The oil-rich country has enforced some of the strictest regulations in the Gulf to combat the spread of the coronavirus, imposing a months-long nationwide lockdown earlier this year.
But while some curbs have eased, over-the-top election events that traditionally draw thousands for lavish banquets are out, masks remain mandatory and temperature checks are routine when venturing outdoors.
Infected people or those under mandatory quarantine are usually confined to home, with electronic wristbands monitoring their movements.
But in an effort to include all constituents, authorities have designated five schools — one in each electoral district — where they can vote, among the 102 polling stations across the country.
Election officials are expected to be in full personal protective equipment.
Kuwait has a lively political life with a parliament elected for four-year terms that enjoys wide legislative powers.
Political disputes are often fought out in the open.
Parties are neither banned nor recognized, but many groups — including Islamists — operate freely as de facto parties.
But with more than 143,917 coronavirus cases to date, including 886 deaths, the election campaign has been toned down this year.

A worker cleans desks at a polling station ahead of parliamentary elections in Abdullah Salem, Kuwait, on December 3, 2020. (REUTERS/Stephanie McGehee)

The polls, which open at 8:00 a.m. (0500 GMT), will be the first since the new emir, Sheikh Nawaf Al-Ahmad Al-Sabah, took office in September following the death of his half-brother, 91-year-old Sheikh Sabah Al-Ahmad Al-Sabah.
But with the opposition weakened in recent years, no major political shifts are expected.
A few electoral banners dotted through the streets have been the only reminder of the nation’s political calendar.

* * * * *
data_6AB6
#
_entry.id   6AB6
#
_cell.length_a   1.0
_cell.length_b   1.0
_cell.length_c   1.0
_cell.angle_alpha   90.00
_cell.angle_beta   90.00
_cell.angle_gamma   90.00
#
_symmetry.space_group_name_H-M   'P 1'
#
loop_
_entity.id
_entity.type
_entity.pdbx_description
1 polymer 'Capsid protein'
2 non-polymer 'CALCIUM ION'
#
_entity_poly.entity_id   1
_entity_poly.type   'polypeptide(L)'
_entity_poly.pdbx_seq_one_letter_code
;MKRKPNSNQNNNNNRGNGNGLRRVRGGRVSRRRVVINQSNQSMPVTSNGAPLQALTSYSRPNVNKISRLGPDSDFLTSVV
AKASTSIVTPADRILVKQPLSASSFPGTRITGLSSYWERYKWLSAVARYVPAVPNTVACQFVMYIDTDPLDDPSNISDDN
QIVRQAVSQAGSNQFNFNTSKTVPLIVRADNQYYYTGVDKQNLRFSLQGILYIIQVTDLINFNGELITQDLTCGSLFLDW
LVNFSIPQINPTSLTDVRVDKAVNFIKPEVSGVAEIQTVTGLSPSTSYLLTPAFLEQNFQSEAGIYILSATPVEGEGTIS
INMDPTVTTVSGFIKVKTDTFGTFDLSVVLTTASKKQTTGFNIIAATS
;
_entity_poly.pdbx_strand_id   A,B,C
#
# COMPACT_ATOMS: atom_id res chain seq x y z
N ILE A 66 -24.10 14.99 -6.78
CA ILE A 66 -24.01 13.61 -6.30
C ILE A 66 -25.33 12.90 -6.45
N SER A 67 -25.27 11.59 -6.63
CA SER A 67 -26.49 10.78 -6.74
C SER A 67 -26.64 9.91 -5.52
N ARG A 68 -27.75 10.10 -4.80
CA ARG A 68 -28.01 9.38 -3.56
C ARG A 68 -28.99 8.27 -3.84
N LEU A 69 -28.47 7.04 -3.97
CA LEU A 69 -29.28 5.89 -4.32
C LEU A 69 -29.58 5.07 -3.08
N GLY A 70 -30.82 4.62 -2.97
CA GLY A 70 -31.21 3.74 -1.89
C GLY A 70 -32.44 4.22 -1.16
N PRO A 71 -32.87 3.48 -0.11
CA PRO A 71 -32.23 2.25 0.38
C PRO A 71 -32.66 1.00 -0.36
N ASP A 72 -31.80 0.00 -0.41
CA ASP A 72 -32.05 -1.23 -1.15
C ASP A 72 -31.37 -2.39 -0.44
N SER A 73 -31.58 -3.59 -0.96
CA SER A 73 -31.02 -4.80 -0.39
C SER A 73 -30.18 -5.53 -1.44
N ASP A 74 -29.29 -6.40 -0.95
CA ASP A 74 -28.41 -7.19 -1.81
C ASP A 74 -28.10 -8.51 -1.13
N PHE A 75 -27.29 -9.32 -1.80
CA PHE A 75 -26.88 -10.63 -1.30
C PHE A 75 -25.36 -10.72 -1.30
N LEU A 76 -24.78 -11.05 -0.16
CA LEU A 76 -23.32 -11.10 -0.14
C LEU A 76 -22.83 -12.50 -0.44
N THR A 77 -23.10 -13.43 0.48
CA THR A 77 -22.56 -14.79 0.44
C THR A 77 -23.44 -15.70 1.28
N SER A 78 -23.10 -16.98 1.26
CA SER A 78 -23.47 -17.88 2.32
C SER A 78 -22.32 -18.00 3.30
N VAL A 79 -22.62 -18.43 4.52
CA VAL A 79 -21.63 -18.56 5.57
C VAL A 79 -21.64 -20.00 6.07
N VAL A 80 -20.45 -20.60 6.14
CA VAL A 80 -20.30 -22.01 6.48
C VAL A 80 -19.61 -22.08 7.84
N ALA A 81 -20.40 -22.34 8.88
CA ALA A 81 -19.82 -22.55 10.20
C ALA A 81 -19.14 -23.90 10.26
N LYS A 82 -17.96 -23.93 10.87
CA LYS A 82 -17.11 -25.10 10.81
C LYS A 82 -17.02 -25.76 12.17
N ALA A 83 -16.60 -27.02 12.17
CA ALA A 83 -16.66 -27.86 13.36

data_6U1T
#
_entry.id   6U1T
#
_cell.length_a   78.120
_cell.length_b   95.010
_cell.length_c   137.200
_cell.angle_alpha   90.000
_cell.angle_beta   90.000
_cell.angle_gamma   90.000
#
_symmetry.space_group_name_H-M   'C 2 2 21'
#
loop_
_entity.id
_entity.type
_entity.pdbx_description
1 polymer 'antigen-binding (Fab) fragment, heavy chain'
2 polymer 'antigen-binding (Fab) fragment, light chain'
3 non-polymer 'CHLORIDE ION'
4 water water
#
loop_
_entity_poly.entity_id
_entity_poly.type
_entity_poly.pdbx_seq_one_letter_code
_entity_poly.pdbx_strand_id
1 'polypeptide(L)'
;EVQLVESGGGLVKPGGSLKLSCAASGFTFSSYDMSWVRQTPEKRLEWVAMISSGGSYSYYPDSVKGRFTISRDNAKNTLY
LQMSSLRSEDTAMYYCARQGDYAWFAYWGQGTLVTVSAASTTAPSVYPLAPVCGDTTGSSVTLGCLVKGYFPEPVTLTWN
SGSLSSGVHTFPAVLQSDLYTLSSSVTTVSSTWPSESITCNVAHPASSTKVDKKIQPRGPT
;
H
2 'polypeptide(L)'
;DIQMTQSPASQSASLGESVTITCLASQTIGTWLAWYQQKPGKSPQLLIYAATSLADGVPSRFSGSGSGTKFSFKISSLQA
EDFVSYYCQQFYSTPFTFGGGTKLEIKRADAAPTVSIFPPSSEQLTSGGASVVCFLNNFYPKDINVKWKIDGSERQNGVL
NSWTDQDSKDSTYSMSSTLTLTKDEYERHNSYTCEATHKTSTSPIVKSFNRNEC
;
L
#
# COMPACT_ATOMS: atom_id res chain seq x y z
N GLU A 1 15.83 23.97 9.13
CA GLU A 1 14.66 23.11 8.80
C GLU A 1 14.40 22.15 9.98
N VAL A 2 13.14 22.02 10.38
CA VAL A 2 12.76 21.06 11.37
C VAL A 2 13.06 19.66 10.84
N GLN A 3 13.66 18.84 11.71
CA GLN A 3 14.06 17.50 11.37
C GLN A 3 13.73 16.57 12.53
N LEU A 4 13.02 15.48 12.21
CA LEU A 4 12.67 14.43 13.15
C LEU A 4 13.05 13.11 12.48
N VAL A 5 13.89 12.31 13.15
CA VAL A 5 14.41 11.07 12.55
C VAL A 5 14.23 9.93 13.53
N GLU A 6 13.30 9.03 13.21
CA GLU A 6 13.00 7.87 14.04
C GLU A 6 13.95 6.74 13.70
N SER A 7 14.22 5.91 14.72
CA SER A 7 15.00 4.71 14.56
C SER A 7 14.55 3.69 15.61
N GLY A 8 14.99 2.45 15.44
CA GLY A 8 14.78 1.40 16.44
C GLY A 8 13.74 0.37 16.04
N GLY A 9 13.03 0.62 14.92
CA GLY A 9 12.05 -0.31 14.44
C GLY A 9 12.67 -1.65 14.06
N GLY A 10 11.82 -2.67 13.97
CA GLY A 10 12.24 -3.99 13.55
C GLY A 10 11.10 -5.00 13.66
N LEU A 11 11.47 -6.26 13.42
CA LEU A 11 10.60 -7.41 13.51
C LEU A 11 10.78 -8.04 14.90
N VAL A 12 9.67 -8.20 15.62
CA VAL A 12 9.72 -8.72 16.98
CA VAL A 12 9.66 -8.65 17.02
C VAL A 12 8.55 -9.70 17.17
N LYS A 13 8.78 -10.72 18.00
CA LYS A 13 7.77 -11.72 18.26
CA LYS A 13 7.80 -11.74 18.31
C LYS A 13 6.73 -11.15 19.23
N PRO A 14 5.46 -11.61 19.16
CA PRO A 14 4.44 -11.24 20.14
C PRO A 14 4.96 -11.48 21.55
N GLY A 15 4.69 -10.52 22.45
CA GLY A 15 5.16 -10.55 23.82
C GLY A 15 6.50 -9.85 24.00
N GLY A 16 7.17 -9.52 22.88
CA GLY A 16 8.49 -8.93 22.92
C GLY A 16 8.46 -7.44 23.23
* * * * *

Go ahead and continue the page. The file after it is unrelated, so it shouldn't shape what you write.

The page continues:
Instead, this year’s campaign has mainly been fought on social networks and in the media.
More than 567,000 Kuwaiti voters will be eligible to choose among the 326 candidates contesting the vote, including 29 women.
Ahmad Deyain, secretary general of the opposition group Kuwaiti Progressive Movement, said he expected a lower voter turnout than previous years after the dulled-down campaign.
The usual themes are a constant though, from promises to fight corruption and plans to address youth employment, to freedom of expression, housing, education and the thorny issue of the “bidoon,” Kuwait’s stateless minority.
From 2009 to 2013, and especially after the Arab Spring revolts of 2011, the country went through a period of political turmoil, with parliament and cabinets dissolved several times after disputes between lawmakers and the ruling family-led government.
“Kuwait is still undergoing a political crisis since 2011, and that page has not yet turned,” Deyain told AFP.
“There are still disputes over the electoral system and mismanagement of state funds.
Deyain said he expected some parliamentarians in the new National Assembly to be “more dynamic” in trying to resolve some issues.
Kuwait was the first Gulf Arab state to adopt a parliamentary system in 1962, and women in 2005 won the right to vote and to stand for election.